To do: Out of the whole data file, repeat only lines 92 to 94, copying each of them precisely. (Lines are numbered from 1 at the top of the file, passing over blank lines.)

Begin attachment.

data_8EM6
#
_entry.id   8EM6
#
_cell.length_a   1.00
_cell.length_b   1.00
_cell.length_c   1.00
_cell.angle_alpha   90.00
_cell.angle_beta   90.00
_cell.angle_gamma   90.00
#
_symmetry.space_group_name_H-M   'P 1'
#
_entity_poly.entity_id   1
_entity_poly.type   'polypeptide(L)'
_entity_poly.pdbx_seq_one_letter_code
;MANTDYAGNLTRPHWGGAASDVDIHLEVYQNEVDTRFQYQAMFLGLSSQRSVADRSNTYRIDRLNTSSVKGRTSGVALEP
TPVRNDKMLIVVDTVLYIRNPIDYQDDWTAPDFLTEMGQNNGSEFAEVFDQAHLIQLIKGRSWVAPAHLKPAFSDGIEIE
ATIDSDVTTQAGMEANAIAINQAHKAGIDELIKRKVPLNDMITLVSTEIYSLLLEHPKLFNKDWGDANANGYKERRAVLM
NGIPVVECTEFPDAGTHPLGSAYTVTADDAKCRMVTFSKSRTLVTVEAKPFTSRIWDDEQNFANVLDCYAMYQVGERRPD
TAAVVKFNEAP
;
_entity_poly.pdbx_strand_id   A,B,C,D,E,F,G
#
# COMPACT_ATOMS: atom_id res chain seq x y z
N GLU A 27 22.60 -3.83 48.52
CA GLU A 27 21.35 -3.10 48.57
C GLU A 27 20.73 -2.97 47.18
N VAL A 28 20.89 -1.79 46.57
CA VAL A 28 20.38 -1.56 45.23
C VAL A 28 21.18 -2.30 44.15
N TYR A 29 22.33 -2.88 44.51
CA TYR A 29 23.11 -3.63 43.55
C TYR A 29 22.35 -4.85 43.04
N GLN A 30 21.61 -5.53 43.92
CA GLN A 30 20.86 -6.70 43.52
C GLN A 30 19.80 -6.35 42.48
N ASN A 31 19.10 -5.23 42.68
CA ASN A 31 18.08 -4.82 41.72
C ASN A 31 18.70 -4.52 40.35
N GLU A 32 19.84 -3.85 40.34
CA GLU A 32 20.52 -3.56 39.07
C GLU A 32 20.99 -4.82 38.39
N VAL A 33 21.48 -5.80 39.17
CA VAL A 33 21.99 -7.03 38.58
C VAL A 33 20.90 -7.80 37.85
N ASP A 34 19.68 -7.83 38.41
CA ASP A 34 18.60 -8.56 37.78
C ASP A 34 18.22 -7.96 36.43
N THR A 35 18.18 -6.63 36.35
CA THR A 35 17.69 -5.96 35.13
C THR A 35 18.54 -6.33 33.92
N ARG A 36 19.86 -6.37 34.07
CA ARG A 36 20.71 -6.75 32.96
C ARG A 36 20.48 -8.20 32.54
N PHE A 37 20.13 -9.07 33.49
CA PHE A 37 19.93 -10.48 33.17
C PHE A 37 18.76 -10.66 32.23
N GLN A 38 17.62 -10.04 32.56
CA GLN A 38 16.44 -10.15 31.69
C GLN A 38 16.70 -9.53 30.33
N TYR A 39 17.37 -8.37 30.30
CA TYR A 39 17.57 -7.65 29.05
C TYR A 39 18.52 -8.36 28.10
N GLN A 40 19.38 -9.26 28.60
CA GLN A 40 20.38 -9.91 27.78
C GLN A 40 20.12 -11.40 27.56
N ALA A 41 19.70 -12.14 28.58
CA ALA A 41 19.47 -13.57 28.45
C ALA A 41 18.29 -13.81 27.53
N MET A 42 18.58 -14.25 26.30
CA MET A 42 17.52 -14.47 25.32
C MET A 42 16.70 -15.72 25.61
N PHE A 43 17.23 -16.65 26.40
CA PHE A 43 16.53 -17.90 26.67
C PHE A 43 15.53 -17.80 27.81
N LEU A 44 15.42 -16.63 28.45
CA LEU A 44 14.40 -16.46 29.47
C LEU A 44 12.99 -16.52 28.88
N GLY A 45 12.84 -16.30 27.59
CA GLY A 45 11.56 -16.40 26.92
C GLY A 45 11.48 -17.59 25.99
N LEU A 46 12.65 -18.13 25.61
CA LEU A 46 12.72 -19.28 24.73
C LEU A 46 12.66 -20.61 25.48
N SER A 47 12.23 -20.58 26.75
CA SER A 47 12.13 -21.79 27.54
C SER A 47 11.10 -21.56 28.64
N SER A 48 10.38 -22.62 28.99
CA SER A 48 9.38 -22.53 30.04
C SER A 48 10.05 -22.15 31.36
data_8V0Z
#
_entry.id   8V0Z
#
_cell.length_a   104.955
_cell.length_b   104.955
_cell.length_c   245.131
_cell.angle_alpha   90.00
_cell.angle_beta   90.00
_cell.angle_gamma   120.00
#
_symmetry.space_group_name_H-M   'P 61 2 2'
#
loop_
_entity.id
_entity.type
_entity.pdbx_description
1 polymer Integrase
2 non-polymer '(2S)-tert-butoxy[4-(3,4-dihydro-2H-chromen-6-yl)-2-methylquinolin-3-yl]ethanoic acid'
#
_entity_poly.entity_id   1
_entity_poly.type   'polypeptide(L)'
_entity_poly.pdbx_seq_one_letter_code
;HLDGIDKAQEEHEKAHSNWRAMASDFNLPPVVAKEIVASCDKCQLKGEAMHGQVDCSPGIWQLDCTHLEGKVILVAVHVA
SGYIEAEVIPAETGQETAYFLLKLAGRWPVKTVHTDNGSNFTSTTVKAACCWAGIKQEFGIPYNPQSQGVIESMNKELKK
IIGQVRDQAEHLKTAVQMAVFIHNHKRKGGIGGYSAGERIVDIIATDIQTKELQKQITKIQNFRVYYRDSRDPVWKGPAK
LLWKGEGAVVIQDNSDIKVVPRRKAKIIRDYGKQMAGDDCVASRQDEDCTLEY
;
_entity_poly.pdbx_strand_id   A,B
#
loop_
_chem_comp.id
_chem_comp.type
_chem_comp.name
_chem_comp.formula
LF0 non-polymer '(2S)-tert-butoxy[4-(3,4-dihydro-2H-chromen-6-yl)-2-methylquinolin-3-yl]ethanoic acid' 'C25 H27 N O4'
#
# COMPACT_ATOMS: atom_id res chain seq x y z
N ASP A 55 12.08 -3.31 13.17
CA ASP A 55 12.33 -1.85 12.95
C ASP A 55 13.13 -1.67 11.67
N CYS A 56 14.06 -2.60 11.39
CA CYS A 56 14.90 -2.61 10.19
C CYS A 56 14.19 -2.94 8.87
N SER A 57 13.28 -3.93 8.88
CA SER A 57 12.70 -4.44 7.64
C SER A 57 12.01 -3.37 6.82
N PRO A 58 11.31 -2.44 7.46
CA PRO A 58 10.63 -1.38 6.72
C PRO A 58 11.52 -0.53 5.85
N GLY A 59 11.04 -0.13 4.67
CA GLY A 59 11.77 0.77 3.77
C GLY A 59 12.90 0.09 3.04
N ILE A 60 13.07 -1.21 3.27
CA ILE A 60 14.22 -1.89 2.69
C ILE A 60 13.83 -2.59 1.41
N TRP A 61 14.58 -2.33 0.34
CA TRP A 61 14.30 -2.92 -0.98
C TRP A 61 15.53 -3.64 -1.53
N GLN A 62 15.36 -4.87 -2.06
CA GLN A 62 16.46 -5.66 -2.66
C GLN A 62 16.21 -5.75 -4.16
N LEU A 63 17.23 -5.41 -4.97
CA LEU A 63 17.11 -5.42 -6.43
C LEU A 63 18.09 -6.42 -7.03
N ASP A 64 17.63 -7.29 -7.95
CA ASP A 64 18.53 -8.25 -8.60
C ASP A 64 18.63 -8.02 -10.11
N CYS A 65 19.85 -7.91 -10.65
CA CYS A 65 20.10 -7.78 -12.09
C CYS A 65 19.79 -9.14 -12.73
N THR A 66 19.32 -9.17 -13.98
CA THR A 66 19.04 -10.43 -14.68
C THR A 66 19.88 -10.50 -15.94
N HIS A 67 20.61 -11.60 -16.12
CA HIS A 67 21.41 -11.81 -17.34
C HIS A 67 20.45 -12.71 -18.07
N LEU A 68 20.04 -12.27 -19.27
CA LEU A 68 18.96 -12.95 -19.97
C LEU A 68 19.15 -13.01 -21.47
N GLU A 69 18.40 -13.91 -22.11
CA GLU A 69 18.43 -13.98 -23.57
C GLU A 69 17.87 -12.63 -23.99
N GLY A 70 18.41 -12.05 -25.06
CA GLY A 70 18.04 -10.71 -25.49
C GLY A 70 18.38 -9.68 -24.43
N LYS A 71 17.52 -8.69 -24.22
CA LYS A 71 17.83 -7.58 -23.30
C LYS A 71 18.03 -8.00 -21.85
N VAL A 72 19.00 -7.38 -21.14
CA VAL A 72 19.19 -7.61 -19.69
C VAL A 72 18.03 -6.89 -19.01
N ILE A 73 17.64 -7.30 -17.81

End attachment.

data_8V0Z
#
_entry.id   8V0Z